FIG. 14B is a flowchart illustrating the overall shift correction process in the steady monitoring phase of the packet switch. FIG. 14B illustrates the shift correction process of the burst start point Bs (S14-1, corresponding to FIG. 8) and the shift correction process of the burst end point Be (S14-2, corresponding to FIG. 12) together.

For example, as illustrated in FIG. 14A, it is assumed that a forward shift Bs1 occurs at the burst start point Bs and a backward shift Bel occurs at the burst end point Be. In this case, the control unit 101 performs the correction process of the forward shift Bs1 of the burst start point Bs according to a procedure indicated by R1 in the shift correction process (S14-1) of the burst start point Bs. Then, the control unit 101 performs the correction process of the backward shift Bel of the burst end point Be according to a procedure indicated by R2 in the shift correction process (S14-2) of the burst end point Be.

The packet switch 100 described above learns the arrival pattern of high-priority packets having the cyclicity and determines a time slot to close the transmission of non-priority packets based on the learning result. At this time, the packet switch 100 monitors the burst end point of the high-priority packets, and determines a time slot to close based on the time slot shift of the burst end point when the traffic changes after the learning. When the traffic flow rate of the high-priority packet increases, a backward shift occurs at the burst end point of the high-priority packet, and when the traffic flow rate of the high-priority packet decreases, a forward shift occurs at the burst end point of the high-priority packet. Then, by monitoring the burst end point, the time slot to close the transmission of the non-priority packet may be appropriately determined based on the burst end point of the high-priority packet detected at each time when the traffic flow rate of the high-priority packet increases and decreases.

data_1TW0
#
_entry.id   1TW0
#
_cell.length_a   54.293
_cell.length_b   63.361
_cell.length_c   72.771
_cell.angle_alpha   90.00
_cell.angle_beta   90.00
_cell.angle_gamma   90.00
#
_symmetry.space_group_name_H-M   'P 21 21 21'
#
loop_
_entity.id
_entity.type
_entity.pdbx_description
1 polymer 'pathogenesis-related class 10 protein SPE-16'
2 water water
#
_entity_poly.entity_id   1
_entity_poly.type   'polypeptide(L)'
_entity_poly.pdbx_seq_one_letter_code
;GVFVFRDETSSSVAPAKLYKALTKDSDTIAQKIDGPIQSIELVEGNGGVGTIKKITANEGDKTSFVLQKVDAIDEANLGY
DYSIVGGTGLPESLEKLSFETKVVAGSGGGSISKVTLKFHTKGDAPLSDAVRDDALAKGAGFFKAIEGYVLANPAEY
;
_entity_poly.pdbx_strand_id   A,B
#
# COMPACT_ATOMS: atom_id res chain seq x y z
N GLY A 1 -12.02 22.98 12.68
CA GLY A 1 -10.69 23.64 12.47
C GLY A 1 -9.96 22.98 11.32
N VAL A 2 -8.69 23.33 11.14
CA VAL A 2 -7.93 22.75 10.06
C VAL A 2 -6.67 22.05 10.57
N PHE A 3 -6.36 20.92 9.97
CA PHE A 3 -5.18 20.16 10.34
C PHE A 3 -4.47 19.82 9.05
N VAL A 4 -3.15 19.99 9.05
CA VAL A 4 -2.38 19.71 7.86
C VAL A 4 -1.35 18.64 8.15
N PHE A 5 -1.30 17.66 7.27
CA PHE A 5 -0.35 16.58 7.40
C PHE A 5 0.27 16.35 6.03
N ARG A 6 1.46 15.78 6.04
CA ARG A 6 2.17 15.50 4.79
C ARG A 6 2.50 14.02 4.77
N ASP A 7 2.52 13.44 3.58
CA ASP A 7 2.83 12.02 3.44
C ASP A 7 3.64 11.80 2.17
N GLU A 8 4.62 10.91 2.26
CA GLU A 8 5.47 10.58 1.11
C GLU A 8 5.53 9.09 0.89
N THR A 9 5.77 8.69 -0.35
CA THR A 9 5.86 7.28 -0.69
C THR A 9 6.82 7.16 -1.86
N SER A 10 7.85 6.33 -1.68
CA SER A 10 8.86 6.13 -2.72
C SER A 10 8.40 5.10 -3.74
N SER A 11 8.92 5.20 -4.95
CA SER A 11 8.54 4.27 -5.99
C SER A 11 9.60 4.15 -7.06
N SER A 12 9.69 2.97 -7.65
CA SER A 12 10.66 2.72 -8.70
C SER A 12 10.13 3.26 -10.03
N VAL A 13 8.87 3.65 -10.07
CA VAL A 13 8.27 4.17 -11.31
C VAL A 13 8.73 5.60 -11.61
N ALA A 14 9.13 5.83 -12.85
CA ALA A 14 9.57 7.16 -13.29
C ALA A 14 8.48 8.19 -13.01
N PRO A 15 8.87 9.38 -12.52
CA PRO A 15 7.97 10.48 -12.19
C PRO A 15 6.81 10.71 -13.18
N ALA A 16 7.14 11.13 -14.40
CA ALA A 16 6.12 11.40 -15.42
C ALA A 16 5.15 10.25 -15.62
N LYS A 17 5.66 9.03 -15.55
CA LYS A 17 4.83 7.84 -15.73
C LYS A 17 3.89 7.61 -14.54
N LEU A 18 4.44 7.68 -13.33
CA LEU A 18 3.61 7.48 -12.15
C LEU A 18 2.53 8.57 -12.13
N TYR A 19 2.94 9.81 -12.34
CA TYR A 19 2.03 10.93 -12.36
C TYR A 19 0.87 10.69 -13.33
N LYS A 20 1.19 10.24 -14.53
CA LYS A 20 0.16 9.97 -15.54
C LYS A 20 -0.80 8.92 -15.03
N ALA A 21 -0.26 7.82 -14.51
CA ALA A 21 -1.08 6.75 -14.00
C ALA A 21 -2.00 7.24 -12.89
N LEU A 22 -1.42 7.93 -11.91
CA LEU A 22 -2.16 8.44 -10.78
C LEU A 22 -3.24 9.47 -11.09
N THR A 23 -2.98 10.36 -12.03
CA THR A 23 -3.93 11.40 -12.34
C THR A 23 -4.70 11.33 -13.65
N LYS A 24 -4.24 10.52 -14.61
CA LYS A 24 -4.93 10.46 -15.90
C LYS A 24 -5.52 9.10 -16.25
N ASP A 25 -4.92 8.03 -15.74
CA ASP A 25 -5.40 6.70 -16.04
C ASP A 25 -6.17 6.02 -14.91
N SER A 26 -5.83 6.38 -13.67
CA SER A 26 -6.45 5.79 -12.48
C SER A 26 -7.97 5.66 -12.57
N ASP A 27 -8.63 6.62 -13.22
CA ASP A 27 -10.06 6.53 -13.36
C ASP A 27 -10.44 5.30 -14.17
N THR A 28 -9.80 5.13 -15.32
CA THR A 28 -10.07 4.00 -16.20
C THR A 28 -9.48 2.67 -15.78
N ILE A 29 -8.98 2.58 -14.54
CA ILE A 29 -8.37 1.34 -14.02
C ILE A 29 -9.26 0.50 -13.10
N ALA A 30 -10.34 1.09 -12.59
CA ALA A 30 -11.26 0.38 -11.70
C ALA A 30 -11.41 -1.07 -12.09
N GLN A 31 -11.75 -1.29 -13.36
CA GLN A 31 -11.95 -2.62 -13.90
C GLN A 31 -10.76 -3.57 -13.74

Further, when it is determined that the burst end point is a forward shift of the time slot, the packet switch 100 changes the time slot after the burst end point corresponding to the forward shift amount from close to open. This makes it possible to easily determine the time slot to open the transmission of non-priority packets by correcting the learning result even when the traffic flow rate of high-priority packets decreases rapidly.

Further, when it is determined that the burst end point is a backward shift of the time slot, the packet switch 100 changes the time slot of the burst end point corresponding to the backward shift amount from open to close. This makes it possible to easily determine the time slot to close the transmission of non-priority packets by correcting the learning result even when the traffic flow rate of high-priority packets increases rapidly.